The good news is that combat, and the supporting cast of weapons you use, in Far Cry 6 is a lot of fun. Threats vary from soldiers with guns to tanks and helicopters that will really throw a curveball your way if you don’t deal with them quickly. To top it all off, you have the Supremo, a selection of extravagant devices you can use to shut down electronics with EMPs or launch swarms of rockets at passing helicopters, among other functions. 

The Verdict

Far Cry 6 is a game that largely lacks surprises. The changes that have been made are minor in light of all the series trademarks that remain. That said, it is still enjoyable. As a fan of the series, I plan on putting in lots more time. The map is large and inviting, and the world itself is beautifully realized. 

Yara has proven to be my favorite location in Far Cry history, from the jagged cliffs and deep forests punctuated by mountain paths, rivers, and waterfalls, to the pleasantly substantial towns and cities that dot the island.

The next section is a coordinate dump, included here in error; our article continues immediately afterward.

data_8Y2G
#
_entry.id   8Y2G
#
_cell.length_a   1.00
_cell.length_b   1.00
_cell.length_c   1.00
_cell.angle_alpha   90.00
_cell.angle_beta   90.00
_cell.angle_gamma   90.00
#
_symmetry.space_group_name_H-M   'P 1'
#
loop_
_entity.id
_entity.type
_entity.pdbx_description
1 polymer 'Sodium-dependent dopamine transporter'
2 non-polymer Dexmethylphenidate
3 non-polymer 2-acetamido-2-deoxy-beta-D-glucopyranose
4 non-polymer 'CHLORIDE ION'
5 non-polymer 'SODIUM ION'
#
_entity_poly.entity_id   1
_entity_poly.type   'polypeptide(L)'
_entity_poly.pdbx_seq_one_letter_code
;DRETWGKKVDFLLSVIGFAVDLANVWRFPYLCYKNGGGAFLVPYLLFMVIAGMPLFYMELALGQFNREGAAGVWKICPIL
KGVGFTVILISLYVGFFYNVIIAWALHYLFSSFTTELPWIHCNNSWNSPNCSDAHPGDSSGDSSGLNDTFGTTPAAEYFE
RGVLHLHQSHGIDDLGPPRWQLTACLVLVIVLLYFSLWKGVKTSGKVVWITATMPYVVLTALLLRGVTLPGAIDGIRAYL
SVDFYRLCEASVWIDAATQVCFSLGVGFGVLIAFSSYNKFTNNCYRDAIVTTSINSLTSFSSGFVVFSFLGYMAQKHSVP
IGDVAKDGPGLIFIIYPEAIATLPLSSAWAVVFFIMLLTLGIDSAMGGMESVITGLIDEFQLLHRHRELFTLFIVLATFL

Far Cry 6 isn’t reworking the formula that has been developed over the years, but it is doing just enough to bring something fresh and new to the series. More importantly, where those elements don’t quite work is not detrimental to the game’s core experience. If you are in the mood for another action-filled story with lots to see and do, then Far Cry 6 is a solid investment. 

It does feel as if Far Cry has hit a pivotal moment in its existence, however. In the future, it would be great to see Far Cry take two more steps in either direction that is currently available to it. The first option is to lean deeper into themes of societal upheaval and rework the rest of the game in a way that allows them to be treated with the gravitas that they deserve. The second is to become the incredibly fun and destructive sandbox that the game could be if it shirked even the mildest hints of realism. 

It could also be argued that what makes Far Cry interesting is the fence-sitting nature of the game and its attempts to occupy both worlds at once. Either way, I probably have another couple of dozen hours in Far Cry 6, clearing the map and finding those secrets.

Final Score:

7.5 / 10

+This latest entry retains the fun combat that the series has become known for
+The island of Yara is the best location the series has seen to date
+There is an incredible amount of content in the game
At this point, Far Cry feels a little trapped by its refusal to meaningfully engage with its own themes
Disclosure: Gamepur was provided with a game code for review purposes.

This article includes affiliate links, which may provide small compensation to Gamepur.